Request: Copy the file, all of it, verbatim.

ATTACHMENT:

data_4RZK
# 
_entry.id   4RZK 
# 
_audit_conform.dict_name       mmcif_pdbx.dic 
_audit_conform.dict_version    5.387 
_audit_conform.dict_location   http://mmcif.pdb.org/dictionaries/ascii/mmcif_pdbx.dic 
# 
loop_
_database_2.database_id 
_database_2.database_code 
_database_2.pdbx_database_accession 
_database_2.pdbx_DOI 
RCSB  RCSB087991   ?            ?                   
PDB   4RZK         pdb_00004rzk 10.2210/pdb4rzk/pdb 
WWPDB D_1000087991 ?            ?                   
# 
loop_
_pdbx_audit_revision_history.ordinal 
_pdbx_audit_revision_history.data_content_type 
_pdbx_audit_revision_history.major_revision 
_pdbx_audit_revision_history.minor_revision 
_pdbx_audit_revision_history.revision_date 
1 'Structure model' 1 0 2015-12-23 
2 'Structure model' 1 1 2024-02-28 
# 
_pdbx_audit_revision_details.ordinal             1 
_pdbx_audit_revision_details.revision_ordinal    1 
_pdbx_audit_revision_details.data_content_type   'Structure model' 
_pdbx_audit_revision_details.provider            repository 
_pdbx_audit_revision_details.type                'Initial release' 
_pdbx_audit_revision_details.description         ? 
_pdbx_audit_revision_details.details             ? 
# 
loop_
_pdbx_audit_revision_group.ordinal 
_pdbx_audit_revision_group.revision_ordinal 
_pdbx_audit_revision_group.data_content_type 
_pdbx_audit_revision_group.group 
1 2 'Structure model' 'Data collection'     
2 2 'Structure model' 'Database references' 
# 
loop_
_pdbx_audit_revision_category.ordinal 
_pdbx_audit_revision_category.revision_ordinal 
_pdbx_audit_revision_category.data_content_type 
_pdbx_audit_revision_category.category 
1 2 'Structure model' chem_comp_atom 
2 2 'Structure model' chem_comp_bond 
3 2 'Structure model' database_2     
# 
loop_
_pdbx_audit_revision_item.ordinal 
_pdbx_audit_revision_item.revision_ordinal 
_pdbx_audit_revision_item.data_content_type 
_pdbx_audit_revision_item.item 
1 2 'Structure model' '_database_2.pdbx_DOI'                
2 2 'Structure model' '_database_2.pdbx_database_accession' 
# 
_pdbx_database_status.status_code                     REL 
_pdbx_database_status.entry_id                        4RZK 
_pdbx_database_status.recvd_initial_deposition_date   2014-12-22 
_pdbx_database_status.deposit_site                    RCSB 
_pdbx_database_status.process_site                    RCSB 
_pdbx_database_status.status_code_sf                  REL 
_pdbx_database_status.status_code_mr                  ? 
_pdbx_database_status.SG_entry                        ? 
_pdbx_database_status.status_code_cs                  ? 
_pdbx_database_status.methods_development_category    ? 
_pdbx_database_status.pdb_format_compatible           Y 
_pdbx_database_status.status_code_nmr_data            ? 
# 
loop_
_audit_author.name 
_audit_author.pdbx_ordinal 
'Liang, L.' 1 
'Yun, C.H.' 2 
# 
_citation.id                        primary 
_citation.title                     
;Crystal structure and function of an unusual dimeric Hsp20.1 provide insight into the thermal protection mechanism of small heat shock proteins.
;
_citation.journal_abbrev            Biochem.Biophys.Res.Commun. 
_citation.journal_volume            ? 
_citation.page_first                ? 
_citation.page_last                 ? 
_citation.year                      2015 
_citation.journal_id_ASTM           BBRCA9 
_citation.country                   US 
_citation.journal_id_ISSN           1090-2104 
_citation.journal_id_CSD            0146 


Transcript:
data_4RZK
# 
_entry.id   4RZK 
# 
_audit_conform.dict_name       mmcif_pdbx.dic 
_audit_conform.dict_version    5.387 
_audit_conform.dict_location   http://mmcif.pdb.org/dictionaries/ascii/mmcif_pdbx.dic 
# 
loop_
_database_2.database_id 
_database_2.database_code 
_database_2.pdbx_database_accession 
_database_2.pdbx_DOI 
RCSB  RCSB087991   ?            ?                   
PDB   4RZK         pdb_00004rzk 10.2210/pdb4rzk/pdb 
WWPDB D_1000087991 ?            ?                   
# 
loop_
_pdbx_audit_revision_history.ordinal 
_pdbx_audit_revision_history.data_content_type 
_pdbx_audit_revision_history.major_revision 
_pdbx_audit_revision_history.minor_revision 
_pdbx_audit_revision_history.revision_date 
1 'Structure model' 1 0 2015-12-23 
2 'Structure model' 1 1 2024-02-28 
# 
_pdbx_audit_revision_details.ordinal             1 
_pdbx_audit_revision_details.revision_ordinal    1 
_pdbx_audit_revision_details.data_content_type   'Structure model' 
_pdbx_audit_revision_details.provider            repository 
_pdbx_audit_revision_details.type                'Initial release' 
_pdbx_audit_revision_details.description         ? 
_pdbx_audit_revision_details.details             ? 
# 
loop_
_pdbx_audit_revision_group.ordinal 
_pdbx_audit_revision_group.revision_ordinal 
_pdbx_audit_revision_group.data_content_type 
_pdbx_audit_revision_group.group 
1 2 'Structure model' 'Data collection'     
2 2 'Structure model' 'Database references' 
# 
loop_
_pdbx_audit_revision_category.ordinal 
_pdbx_audit_revision_category.revision_ordinal 
_pdbx_audit_revision_category.data_content_type 
_pdbx_audit_revision_category.category 
1 2 'Structure model' chem_comp_atom 
2 2 'Structure model' chem_comp_bond 
3 2 'Structure model' database_2     
# 
loop_
_pdbx_audit_revision_item.ordinal 
_pdbx_audit_revision_item.revision_ordinal 
_pdbx_audit_revision_item.data_content_type 
_pdbx_audit_revision_item.item 
1 2 'Structure model' '_database_2.pdbx_DOI'                
2 2 'Structure model' '_database_2.pdbx_database_accession' 
# 
_pdbx_database_status.status_code                     REL 
_pdbx_database_status.entry_id                        4RZK 
_pdbx_database_status.recvd_initial_deposition_date   2014-12-22 
_pdbx_database_status.deposit_site                    RCSB 
_pdbx_database_status.process_site                    RCSB 
_pdbx_database_status.status_code_sf                  REL 
_pdbx_database_status.status_code_mr                  ? 
_pdbx_database_status.SG_entry                        ? 
_pdbx_database_status.status_code_cs                  ? 
_pdbx_database_status.methods_development_category    ? 
_pdbx_database_status.pdb_format_compatible           Y 
_pdbx_database_status.status_code_nmr_data            ? 
# 
loop_
_audit_author.name 
_audit_author.pdbx_ordinal 
'Liang, L.' 1 
'Yun, C.H.' 2 
# 
_citation.id                        primary 
_citation.title                     
;Crystal structure and function of an unusual dimeric Hsp20.1 provide insight into the thermal protection mechanism of small heat shock proteins.
;
_citation.journal_abbrev            Biochem.Biophys.Res.Commun. 
_citation.journal_volume            ? 
_citation.page_first                ? 
_citation.page_last                 ? 
_citation.year                      2015 
_citation.journal_id_ASTM           BBRCA9 
_citation.country                   US 
_citation.journal_id_ISSN           1090-2104 
_citation.journal_id_CSD            0146 